Proteomic investigation of the group B streptococcus

Yang, Qian (2011) Proteomic investigation of the group B streptococcus. Doctoral thesis, Northumbria University.

[img]
Preview
PDF (PhD thesis)
yang.qian_phd.pdf

Download (2MB) | Preview

Abstract

The Group B Streptococcus (GBS) is a Gram-positive opportunistic pathogen which is a leading cause of neonatal disease globally. In 2000-2001, the general incidence of neonatal GBS infection was 0.72 per 1000 live births in U.K. and the mortality rate is about 10%, because of which neonatal GBS disease is a significant burden on society. GBS is part of the commensal flora, colonising the vagina and gastrointestinal tract of women. Vertical transmission is the main cause of early onset GBS disease. During the process of GBS neonatal disease, GBS must be able to survive in several very different host environments, including the vagina, amniotic fluid, the neonate?s lung and blood. The vagina is normally acidic, low oxygen and with limited nutrients while the neonate?s lung and blood are neutral, high oxygen and with abundant nutrient. Proteomic investigations of GBS protein expression under conditions representing those associated with benign maternal colonisation and foetal exposure may help us understand the molecular basis of GBS virulence. GBS growth characteristics, long term survival, acid adaptation, viable but non-culturable state and biofilm formation were investigated to help us understand how GBS survives in different environments and also help us to develop an in vitro model to reflect in vivo conditions during GBS disease development. An in vitro model of GBS growth under conditions reflecting maternal vaginal carriage (low pH, low oxygen, nutrient stress) and exposure to body fluids during invasive disease (neutral pH, aeration, nutrient sufficient) was established. Proteins expressed under each growth conditions were separated by two dimensional electrophoresis. Individual proteins were subjected to in-gel trypsin digestion and identified using liquid chromatography-mass spectrometry with peptide mass fingerprinting followed with bioinformatic research. A total of 76 proteins were identified and 16 of these were expressed differentially. The putative virulence factor C protein ? antigen and proteins involved in responses to oxidative stress were up-regulated under the conditions reflecting neonatal exposure. Another in vitro model of GBS growth on Todd Hewitt agar in the presence or absence of 10% human serum was established and followed by proteomic investigation of proteins differentially expressed under these two conditions, as this model reflects GBS neonatal septicaemia (exposure to serum). A total of 84 proteins were identified and 11 of which were expressed differentially. The putative virulence factor C protein ? antigen, arginine deiminase, an ABC transporter substrate-binding protein and glyceraldehyde-3-phosphate dehydrogenase were up-regulated in the presence of human serum.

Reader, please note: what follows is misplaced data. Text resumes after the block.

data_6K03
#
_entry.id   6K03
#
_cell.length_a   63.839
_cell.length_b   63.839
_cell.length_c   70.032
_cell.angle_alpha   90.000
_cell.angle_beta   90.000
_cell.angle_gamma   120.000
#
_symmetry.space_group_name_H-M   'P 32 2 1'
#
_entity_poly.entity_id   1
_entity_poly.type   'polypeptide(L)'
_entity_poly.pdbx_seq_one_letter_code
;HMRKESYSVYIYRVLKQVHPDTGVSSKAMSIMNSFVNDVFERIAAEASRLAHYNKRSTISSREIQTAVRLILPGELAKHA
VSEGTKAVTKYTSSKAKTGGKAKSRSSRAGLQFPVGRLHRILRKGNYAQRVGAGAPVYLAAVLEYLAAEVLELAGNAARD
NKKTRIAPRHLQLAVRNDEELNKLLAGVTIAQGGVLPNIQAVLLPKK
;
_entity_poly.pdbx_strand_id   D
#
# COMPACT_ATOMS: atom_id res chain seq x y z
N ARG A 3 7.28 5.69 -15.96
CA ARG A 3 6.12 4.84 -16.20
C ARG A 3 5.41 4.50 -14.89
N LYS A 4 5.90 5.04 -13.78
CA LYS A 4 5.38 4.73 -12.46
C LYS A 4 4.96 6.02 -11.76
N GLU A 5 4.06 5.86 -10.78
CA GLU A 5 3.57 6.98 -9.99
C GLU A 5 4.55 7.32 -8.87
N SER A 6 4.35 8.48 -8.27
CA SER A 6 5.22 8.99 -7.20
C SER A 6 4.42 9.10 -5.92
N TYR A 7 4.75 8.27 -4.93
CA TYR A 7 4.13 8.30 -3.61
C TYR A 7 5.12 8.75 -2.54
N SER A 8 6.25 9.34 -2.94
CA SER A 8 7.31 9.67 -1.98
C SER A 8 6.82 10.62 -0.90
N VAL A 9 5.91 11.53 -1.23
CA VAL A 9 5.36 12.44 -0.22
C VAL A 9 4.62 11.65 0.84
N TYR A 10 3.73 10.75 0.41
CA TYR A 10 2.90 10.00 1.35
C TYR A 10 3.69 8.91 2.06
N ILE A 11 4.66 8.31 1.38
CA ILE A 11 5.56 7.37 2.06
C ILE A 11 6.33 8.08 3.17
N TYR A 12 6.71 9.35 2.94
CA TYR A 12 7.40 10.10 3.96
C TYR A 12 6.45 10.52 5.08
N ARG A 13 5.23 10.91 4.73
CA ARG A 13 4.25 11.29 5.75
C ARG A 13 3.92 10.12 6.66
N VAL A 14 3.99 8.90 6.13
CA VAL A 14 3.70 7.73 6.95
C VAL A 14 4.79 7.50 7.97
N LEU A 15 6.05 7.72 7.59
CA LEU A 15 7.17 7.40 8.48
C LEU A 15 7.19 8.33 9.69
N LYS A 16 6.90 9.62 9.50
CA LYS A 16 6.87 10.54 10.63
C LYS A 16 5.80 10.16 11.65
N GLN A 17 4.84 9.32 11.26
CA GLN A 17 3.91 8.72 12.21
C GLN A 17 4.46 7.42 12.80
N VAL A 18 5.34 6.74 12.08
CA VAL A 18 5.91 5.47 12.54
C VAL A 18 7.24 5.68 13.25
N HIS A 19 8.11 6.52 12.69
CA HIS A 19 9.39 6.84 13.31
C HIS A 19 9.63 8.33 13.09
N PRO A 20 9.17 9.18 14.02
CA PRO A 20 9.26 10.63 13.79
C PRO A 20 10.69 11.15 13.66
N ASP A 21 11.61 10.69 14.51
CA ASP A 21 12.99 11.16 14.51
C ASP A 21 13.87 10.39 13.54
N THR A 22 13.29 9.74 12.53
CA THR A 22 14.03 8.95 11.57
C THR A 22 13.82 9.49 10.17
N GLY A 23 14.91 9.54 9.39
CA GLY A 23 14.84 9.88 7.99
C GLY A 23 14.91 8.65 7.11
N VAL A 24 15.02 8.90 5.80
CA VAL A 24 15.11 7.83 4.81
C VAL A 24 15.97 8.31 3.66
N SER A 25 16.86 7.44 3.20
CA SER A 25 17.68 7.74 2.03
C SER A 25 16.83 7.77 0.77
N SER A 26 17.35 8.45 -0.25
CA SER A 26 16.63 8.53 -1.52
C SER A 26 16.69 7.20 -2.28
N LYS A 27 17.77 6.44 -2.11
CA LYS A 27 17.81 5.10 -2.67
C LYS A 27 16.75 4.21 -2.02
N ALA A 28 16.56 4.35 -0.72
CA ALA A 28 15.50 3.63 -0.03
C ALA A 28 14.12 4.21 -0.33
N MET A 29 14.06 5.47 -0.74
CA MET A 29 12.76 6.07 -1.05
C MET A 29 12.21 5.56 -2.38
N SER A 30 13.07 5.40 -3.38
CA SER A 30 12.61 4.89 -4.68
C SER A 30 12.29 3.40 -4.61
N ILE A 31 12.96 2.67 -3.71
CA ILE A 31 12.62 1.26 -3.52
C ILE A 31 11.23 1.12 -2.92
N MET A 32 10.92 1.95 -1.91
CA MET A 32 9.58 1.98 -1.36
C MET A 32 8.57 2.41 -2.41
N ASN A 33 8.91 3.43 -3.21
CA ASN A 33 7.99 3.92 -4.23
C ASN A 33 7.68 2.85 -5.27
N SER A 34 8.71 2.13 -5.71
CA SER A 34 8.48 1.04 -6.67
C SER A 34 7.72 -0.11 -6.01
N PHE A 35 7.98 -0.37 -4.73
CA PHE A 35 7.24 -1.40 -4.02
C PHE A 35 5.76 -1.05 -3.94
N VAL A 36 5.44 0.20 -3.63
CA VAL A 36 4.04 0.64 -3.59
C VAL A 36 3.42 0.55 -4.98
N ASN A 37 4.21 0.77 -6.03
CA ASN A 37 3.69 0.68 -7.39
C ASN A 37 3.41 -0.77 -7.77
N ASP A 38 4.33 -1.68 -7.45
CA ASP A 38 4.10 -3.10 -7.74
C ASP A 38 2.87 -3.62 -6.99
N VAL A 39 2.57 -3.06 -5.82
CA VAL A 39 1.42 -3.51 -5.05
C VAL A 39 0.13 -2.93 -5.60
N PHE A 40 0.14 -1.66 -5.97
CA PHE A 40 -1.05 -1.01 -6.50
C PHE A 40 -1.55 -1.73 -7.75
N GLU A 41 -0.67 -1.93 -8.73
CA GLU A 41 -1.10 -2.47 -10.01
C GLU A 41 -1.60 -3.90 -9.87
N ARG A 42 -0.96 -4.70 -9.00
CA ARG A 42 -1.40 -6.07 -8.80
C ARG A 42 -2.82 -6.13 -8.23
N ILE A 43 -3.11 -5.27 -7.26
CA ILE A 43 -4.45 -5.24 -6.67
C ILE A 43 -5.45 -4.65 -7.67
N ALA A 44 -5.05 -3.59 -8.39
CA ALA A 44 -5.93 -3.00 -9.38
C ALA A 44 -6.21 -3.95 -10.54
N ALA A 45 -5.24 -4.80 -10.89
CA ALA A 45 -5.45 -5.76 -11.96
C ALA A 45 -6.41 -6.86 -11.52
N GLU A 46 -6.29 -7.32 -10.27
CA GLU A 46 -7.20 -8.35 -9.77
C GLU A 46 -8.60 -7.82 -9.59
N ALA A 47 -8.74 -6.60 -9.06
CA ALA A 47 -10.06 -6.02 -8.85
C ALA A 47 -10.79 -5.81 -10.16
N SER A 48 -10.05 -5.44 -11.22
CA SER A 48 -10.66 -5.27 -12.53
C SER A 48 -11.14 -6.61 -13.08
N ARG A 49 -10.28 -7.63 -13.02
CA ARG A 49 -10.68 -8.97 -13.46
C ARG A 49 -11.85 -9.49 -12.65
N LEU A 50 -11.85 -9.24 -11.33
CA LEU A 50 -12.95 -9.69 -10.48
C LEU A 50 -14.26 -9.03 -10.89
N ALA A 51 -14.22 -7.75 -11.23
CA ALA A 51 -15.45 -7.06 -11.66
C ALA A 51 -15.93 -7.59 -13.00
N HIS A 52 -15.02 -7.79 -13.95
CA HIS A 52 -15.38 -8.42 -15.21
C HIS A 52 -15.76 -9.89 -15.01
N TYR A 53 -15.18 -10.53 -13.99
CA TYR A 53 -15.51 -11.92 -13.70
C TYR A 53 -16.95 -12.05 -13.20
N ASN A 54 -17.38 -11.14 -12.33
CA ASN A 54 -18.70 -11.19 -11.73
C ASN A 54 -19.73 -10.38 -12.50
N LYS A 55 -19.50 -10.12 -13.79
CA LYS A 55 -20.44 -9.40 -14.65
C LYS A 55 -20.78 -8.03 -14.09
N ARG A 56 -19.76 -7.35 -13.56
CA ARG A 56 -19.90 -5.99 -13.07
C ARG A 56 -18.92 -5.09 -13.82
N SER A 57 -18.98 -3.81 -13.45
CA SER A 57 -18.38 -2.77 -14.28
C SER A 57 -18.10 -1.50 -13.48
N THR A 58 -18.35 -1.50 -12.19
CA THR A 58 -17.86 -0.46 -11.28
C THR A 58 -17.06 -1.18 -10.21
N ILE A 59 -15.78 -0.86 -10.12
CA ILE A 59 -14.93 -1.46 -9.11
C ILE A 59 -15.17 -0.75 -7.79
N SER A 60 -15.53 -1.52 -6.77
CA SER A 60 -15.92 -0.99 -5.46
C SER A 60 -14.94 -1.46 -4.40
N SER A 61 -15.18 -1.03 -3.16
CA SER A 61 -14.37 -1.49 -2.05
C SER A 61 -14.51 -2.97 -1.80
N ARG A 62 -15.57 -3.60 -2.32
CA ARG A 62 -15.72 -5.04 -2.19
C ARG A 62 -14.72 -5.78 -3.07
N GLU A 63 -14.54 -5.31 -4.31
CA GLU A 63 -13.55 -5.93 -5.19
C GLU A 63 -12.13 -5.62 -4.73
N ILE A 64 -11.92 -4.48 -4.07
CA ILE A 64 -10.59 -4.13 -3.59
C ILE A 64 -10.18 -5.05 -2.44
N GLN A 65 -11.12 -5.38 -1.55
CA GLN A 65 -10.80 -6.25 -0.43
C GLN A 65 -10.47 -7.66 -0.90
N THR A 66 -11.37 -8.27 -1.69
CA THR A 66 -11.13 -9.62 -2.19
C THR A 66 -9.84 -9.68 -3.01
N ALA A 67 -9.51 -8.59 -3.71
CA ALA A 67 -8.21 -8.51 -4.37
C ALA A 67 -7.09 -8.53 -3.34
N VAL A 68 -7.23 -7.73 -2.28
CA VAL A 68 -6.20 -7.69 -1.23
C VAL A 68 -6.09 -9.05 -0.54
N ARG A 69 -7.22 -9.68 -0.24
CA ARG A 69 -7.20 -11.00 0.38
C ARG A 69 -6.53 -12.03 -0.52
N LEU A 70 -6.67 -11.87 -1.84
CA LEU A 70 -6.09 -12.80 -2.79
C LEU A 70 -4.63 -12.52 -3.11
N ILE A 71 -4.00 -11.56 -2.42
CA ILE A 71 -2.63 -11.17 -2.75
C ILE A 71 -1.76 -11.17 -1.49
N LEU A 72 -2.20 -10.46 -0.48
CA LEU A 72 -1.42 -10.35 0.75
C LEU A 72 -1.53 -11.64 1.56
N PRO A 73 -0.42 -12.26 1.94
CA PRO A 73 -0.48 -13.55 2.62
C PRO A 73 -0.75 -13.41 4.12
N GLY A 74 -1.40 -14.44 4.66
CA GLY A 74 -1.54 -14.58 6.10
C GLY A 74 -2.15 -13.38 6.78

Item Type: Thesis (Doctoral)
Uncontrolled Keywords: Proteomics, Streptococcus, Long term survival, Two dimensional electrophoresis
Subjects: F100 Chemistry
Department: Faculties > Health and Life Sciences > School of Life Sciences > Applied Sciences
University Services > Research and Business Services > Graduate School > Doctor of Philosophy
Related URLs:
Depositing User: EPrint Services
Date Deposited: 23 May 2011 14:03
Last Modified: 10 May 2017 22:42
URI: http://nrl.northumbria.ac.uk/id/eprint/2119

Actions (login required)

View Item View Item

Downloads

Downloads per month over past year

View more statistics


Policies: NRL Policies | NRL University Deposit Policy | NRL Deposit Licence